You gotta love financial markets, don'tcha? Thursday was supposed to be the quiet day, the day between the Fed and payrolls, the day when most of Asia and Europe were off. Instead, after the poor S&P close on Wednesday, the market decided to "grip it and rip it", with the SPX breaking through the heavily-watched 1400-1405 band of resistance.
While volume wasn't massive, it was still better than Monday's and Tuesday's, and there was some anecdotal evidence of real money managers putting cash to work with the new month. Not for them, this "sell in May and go away" nonsense! More interestingly, there was a pretty clear rotation out of erstwhile favorites like the energy sector, with the cash redeployed into the new leader, big-cap tech, and former laggards like the financials. The recent underperformance of energy versus financials is notable.
That having been said, this sort of correction is hardly unprecedented during this bear market. And while the chart of the Nasdaq looks pretty darned bullish, Macro Man remains wary. Growth in other regions of the world is starting to slow a bit, and nothing that Macro Man sees suggests that the US cycle is anywhere close to troughing. Low delta Nasdaq calls might be the play here.
Friday's payroll number is largely a random event, though for reasons expressed earlier in the week, Macro Man expects a healthy uptick in the unemployment rate. Thursday's jobless claims and ISM survey did little to dissuade him of this notion. That having been said, both the dollar and stocks were more than willing to ignore the macro figures Thursday; while this is probably unsustainable in the medium term, Macro Man wouldn't be massively surprised to see a horrible payroll number get trumped by dollar and equity fund buying.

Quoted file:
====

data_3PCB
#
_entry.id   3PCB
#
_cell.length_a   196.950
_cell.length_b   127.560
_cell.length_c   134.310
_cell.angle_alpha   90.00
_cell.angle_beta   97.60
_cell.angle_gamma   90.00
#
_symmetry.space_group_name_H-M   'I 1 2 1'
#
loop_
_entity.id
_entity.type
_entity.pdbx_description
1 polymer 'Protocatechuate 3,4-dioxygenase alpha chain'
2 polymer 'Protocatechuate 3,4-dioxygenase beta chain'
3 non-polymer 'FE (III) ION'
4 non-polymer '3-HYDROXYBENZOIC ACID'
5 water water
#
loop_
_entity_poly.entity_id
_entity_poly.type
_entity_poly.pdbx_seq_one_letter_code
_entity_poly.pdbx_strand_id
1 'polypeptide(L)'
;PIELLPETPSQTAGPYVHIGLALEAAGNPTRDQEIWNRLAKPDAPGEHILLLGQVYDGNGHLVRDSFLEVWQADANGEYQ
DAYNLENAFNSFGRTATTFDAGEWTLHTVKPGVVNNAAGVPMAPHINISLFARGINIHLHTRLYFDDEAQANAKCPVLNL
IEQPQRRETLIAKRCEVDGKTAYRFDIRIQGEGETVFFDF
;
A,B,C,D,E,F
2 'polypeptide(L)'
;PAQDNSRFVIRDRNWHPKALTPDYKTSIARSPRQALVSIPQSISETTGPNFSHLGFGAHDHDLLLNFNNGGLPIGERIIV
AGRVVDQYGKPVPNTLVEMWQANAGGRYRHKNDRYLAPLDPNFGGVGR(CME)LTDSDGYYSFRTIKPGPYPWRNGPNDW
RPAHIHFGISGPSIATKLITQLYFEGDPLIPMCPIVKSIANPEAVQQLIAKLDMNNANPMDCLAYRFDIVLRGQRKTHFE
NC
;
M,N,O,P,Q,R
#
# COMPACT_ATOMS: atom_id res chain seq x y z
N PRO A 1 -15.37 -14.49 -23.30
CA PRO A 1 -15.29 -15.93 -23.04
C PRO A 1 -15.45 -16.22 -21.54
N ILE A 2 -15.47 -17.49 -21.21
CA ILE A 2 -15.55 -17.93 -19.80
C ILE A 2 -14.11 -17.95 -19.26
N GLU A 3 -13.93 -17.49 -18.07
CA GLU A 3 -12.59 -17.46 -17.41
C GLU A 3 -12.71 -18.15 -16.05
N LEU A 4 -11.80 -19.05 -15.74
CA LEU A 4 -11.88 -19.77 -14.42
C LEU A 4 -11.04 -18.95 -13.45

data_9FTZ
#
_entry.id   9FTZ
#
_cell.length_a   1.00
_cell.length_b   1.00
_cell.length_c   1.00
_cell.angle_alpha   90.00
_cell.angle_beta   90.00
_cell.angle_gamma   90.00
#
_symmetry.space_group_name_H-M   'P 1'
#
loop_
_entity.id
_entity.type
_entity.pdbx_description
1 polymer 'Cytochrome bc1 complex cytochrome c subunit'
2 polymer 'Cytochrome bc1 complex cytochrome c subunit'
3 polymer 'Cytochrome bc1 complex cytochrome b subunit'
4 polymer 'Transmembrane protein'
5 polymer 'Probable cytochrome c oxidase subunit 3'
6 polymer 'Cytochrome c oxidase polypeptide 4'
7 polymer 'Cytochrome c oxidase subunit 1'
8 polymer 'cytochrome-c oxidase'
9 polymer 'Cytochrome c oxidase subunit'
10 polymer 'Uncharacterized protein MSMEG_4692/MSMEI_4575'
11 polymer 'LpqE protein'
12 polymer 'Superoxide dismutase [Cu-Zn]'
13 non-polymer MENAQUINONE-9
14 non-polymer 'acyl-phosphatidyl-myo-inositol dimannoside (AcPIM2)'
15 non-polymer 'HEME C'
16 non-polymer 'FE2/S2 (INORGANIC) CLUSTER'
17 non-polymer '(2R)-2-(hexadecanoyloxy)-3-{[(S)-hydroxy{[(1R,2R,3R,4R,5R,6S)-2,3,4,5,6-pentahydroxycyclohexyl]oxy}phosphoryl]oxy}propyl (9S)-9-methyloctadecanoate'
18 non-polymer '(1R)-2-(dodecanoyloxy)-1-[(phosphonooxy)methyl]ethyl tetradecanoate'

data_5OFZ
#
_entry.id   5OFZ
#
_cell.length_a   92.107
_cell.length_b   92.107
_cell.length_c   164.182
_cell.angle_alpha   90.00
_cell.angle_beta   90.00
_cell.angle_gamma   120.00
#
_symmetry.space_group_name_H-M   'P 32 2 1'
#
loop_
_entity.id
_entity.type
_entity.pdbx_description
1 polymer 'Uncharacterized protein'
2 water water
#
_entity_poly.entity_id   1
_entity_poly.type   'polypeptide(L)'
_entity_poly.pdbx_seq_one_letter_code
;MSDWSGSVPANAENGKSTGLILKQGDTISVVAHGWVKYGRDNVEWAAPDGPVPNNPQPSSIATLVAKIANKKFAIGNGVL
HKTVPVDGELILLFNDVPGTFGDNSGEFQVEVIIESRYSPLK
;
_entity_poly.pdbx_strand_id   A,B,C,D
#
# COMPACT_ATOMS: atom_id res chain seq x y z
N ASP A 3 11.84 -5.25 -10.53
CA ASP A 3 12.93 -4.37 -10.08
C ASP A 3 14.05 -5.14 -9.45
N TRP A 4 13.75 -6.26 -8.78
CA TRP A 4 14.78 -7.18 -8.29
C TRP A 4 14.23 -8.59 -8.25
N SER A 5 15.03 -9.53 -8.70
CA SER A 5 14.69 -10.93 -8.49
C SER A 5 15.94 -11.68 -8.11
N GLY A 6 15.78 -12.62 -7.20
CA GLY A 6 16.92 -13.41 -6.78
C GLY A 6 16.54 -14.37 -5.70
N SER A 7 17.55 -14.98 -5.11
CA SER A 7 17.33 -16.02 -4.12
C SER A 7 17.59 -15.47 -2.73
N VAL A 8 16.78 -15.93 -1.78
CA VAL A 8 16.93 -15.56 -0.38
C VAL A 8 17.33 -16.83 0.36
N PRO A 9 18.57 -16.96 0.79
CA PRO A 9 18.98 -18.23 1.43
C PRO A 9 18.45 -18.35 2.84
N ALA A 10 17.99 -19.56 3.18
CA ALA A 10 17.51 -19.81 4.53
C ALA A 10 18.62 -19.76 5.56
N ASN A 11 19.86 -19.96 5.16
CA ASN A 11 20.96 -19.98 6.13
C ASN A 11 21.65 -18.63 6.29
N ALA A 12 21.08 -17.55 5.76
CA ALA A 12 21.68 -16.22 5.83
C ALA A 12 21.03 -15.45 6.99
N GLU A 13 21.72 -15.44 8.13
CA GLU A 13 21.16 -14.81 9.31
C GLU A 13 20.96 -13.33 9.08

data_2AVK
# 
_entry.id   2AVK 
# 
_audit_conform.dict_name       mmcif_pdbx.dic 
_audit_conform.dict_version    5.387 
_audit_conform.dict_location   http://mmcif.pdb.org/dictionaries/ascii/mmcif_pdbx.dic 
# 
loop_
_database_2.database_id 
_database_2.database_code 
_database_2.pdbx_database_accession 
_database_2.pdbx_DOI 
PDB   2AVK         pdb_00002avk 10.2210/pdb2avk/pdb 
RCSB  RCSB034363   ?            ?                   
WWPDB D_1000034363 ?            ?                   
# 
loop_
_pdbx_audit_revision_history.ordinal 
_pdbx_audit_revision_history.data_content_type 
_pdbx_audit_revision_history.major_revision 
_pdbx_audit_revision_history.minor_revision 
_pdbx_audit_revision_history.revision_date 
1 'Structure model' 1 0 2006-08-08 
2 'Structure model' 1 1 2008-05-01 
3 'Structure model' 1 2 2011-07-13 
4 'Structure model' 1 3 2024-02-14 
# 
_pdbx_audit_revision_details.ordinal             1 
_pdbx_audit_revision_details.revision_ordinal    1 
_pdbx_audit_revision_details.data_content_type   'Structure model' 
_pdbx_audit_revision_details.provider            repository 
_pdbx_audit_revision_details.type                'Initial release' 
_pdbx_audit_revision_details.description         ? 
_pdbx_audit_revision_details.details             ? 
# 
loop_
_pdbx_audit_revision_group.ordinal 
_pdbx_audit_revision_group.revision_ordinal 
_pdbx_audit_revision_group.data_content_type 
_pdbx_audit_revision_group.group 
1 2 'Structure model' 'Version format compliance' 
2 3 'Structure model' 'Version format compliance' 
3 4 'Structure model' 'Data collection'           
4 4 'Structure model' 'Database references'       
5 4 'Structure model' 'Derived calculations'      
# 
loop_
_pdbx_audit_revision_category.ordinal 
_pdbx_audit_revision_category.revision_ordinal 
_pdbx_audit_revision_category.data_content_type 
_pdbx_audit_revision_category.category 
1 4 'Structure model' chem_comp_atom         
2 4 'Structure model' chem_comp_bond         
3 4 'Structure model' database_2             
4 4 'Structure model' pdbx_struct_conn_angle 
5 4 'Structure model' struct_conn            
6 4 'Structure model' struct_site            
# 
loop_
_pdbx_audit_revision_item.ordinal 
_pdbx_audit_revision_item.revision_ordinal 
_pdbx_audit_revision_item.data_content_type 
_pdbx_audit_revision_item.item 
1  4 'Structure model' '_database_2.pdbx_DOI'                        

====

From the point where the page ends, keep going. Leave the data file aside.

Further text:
On the dollar, we seem to have come full circle. A number of punters were bullish the buck early in the year, a call that could charitably be described as "mistimed." It seems that this bullishness has returned...though perhaps it is more a reflection of euro bearishness than dollar bullishness.
There's an interesting dynamic playing out in gold. While Macro Man has some sympathy for the Moldbugian structural bull view on gold, the near term outlook looks less than 24-carat. Indeed, price action since XAU breached $1000/oz has been more pyrite than golden; music to Cassandra's ears, no doubt. Chartists (an occasionally pejorative term of which, alas, your humble scribe has been on the receiving end) would point out that bullion appears to have broken through a head and shoulders neckline, a move that would be confirmed by a sustained break below the vital $850 area.
The pattern targets $725 or so, a move that would certainly cause the multitude of the product tourists in the commodity space to reach for the Pepto-Bismol. Given what other markets have done over the past couple of months, Macro Man wouldn't be shocked to see it happen. With vol having fallen recently, low delta puts look attractive, and Macro Man had a stab at the trade Thursday.